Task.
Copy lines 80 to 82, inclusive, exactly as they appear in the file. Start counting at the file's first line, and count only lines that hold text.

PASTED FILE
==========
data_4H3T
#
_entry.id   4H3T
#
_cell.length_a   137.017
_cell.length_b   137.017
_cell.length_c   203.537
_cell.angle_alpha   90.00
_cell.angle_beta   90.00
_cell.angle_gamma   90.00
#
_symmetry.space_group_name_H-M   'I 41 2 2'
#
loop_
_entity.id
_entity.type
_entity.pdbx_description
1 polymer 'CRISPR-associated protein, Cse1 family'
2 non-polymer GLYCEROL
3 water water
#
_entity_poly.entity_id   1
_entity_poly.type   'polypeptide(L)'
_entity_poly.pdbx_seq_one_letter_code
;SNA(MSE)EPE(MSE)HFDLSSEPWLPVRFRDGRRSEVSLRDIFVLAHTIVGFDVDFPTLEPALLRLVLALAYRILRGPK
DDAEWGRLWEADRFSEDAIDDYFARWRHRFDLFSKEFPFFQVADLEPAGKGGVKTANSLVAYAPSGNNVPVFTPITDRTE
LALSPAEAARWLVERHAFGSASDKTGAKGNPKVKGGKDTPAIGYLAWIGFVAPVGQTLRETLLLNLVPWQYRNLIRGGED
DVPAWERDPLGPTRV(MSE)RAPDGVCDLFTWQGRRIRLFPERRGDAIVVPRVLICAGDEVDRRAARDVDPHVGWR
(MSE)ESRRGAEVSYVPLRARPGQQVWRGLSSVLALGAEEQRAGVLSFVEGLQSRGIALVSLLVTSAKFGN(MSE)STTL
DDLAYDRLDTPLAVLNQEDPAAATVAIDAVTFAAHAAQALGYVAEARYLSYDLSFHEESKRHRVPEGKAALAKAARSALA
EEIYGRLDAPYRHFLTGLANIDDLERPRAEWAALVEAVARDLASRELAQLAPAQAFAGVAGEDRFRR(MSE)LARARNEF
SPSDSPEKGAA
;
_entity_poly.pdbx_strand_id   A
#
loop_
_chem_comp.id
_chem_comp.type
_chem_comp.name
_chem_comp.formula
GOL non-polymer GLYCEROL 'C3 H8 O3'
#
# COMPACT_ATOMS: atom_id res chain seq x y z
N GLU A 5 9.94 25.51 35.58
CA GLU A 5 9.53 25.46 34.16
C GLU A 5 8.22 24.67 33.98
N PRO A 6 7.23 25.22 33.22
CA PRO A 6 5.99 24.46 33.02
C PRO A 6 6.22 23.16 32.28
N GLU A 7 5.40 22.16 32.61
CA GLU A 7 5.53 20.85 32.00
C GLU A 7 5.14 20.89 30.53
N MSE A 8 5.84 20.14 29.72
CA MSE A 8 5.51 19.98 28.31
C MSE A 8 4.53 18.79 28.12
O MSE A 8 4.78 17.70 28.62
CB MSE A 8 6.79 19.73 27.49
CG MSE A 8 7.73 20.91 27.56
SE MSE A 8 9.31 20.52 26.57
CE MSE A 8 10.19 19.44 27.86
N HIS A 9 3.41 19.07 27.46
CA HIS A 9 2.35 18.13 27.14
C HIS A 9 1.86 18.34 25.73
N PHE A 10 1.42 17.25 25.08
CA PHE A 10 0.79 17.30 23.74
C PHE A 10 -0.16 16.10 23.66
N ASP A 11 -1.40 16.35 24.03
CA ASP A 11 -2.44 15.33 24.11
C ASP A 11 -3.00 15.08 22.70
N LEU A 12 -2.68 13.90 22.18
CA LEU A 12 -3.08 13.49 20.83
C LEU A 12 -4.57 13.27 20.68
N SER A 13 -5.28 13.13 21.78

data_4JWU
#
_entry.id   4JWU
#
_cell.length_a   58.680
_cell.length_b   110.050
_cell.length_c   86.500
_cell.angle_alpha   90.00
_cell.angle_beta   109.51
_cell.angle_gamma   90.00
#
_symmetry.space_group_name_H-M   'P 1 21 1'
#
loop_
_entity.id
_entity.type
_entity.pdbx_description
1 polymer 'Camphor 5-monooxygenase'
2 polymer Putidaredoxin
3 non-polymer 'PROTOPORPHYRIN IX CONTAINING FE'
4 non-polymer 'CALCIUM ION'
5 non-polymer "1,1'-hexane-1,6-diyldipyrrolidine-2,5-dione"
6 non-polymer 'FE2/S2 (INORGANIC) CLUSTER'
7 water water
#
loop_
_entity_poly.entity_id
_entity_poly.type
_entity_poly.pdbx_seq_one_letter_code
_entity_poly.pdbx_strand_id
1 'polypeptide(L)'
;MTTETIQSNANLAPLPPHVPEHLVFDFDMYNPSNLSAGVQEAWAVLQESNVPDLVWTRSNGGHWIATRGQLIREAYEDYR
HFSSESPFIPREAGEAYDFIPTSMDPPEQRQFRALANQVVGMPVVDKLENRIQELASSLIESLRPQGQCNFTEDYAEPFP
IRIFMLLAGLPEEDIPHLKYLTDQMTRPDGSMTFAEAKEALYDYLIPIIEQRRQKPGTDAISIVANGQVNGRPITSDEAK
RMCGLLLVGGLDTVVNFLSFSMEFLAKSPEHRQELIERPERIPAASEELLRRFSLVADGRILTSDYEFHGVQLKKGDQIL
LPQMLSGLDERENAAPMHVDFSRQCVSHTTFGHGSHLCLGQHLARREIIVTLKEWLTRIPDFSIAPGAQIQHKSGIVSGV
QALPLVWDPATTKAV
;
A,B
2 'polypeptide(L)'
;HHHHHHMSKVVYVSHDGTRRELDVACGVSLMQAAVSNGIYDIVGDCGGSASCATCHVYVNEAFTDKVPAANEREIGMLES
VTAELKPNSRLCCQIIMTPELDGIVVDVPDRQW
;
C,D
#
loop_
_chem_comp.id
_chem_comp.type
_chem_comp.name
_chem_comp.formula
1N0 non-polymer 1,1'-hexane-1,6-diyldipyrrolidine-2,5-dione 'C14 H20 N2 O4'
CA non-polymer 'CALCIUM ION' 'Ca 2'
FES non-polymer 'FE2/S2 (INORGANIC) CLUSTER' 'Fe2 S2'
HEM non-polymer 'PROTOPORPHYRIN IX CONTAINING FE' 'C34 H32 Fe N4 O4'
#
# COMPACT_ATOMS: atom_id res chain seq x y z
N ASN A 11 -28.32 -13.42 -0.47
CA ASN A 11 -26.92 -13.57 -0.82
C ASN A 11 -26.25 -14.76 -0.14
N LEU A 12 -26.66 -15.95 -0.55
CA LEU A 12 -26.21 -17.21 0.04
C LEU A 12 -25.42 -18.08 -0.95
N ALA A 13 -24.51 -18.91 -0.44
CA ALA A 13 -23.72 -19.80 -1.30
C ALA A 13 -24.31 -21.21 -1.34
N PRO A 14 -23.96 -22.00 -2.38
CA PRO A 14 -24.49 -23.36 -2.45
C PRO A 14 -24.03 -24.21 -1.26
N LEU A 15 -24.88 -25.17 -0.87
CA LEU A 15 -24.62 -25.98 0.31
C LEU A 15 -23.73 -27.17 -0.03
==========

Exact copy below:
_cell.length_c   86.500
_cell.angle_alpha   90.00
_cell.angle_beta   109.51